October 7, 2011
A Real (Estate) Attack On Medical-Marijuana Dispensaries
Perhaps poked by last year’s failed initiative to legalize marijuana for personal use in California, Federal prosecutors are cracking down on medical-marijuana dispensaries, leaning on landlords by way of forfeiture laws to do their dirty work.
Landlords for several dispensaries are being sent letters saying they face jail time if they don’t evict the pot shops, the U.S. Attorneys from Sacramento, San Diego, Los Angeles and San Francisco said today at a press conference in Sacramento. Prosecutors are also targeting large-scale growers and distributors.
In California, the first state to permit marijuana for medical use, about 400,000 people use pot on a daily basis, according to the Board of Equalization, the state’s tax administrator. The clinics have annual revenue of as much as $1.3 billion and produce sales taxes of as much as $105 million, said Anita Gore, a spokeswoman.
“While California law permits collective cultivation of marijuana in limited circumstances, it does not allow commercial distribution through the store-front model we see across California,” said Andre Birotte, the U.S. Attorney in Los Angeles.
Prosecutors said the crackdown involves civil forfeiture lawsuits against properties allegedly used in drug trafficking, letters of warning to clinic operators and landlords, and criminal indictments that charge six people with marijuana trafficking in Southern California.
∙ The Day After: November 2 Real Estate Related Election Results [SocketSite]
∙ Pot-Clinic Crackdown Under Way: Prosecutors [Bloomberg]
First Published: October 7, 2011 2:45 PM
Comments from "Plugged In" Readers
Interesting facts from relevant California law:
"...Although medical marijuana “dispensaries” have been operating in California for years, dispensaries, as such, are not recognized under the law. As noted above, the only recognized group entities are cooperatives and collectives. (§ 11362.775.) It is the opinion of this Office that a properly organized and operated collective or cooperative that dispenses medical marijuana through a storefront may be lawful under California law, but that dispensaries that do not substantially comply with the guidelines set forth in sections IV(A) and (B), above, are likely operating outside the protections of Proposition 215 and the MMP, and that the individuals operating such entities may be subject to arrest and criminal prosecution under California law."
"..Collectives and cooperatives should acquire marijuana only from their constituent members, because only marijuana grown by a qualified patient or his or her primary caregiver may lawfully be transported by, or distributed to, other members of a collective or cooperative. (§§ 11362.765,11362.775.) The collective or cooperative may then allocate it to other members of the group. Nothing allows marijuana to be purchased from outside the collective or cooperative for distribution to its members."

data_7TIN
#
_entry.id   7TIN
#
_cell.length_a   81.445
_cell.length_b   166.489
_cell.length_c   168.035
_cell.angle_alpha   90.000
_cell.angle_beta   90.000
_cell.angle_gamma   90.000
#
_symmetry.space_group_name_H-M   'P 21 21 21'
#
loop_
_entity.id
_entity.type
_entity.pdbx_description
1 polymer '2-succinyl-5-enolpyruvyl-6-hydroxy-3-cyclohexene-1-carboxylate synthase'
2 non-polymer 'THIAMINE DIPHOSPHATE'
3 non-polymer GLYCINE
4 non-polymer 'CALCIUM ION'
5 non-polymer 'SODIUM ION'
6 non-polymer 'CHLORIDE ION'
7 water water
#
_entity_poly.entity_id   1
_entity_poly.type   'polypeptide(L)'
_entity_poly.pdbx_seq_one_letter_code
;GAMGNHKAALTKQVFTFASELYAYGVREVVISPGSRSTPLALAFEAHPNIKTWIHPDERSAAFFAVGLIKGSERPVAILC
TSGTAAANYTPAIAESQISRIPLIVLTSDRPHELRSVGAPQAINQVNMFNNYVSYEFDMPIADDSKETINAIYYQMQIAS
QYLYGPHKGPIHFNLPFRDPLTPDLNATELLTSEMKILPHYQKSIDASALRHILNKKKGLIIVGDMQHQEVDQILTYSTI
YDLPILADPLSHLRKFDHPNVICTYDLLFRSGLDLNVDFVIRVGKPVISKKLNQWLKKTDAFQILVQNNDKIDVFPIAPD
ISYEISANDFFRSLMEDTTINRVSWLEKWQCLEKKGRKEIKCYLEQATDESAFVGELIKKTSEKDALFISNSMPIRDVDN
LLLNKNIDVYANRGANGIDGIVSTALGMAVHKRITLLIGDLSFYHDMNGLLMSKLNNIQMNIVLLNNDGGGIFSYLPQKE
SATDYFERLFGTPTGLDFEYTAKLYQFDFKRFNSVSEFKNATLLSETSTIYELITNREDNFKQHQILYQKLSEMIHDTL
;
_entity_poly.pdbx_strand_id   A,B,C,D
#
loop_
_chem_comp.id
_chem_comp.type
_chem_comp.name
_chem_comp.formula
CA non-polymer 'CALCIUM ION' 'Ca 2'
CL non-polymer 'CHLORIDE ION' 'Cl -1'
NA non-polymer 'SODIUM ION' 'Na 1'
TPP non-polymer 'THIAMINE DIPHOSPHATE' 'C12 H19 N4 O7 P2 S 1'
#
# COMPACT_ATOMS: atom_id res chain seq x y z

Posted by: jose at October 7, 2011 4:07 PM
more foreclosures. just what we need. get rid of $100 million in tax revenue and board up some stores. good stuff. maybe we should outlaw alcohol again, we could really board up some businesses
Posted by: hangemhi at October 7, 2011 4:48 PM
This is such bullshit and a waste of time by the Feds. Marijuana should be legalized.
There are thousands of people who benefit from the medicinal effects of the drug, as well as how harmless it is for rec use.
Posted by: Modernqueen at October 7, 2011 5:20 PM
I love how most politicians, Democrats and Republicans, state their support for marijuana legalization, but never while IN office.
Posted by: sf at October 7, 2011 6:41 PM
There simply are not sufficient people in CA who have conditions that anyone thinks might actually benefit from marijuana as medicine to generate $1.3 billion in sales. While I agree that recreational use OUGHT to be legal, it isn't and the abuse of the medical marijuana law has been so flagrant as make a law enforcement response and a public reaction near inevitable. The marijuana advocates have grossly overplayed their hand and thesis the result. If they had behaved responsibly, public acceptance of BOTH medical and recreational use probably would have continued to expand. But now a lot of people are just annoyed by the abuse of the law.
Posted by: BT at October 7, 2011 7:53 PM
So BT, who the hell appointed you to be the Queen of deciding whether medicinal mj is legit or not?
Pretty arrogant and bs statement, if ya ask me.
Posted by: Modernqueen at October 7, 2011 8:03 PM
The stupidity of the Feds is of biblical proportions (no surprise)...And where's the change Obama promised on this one?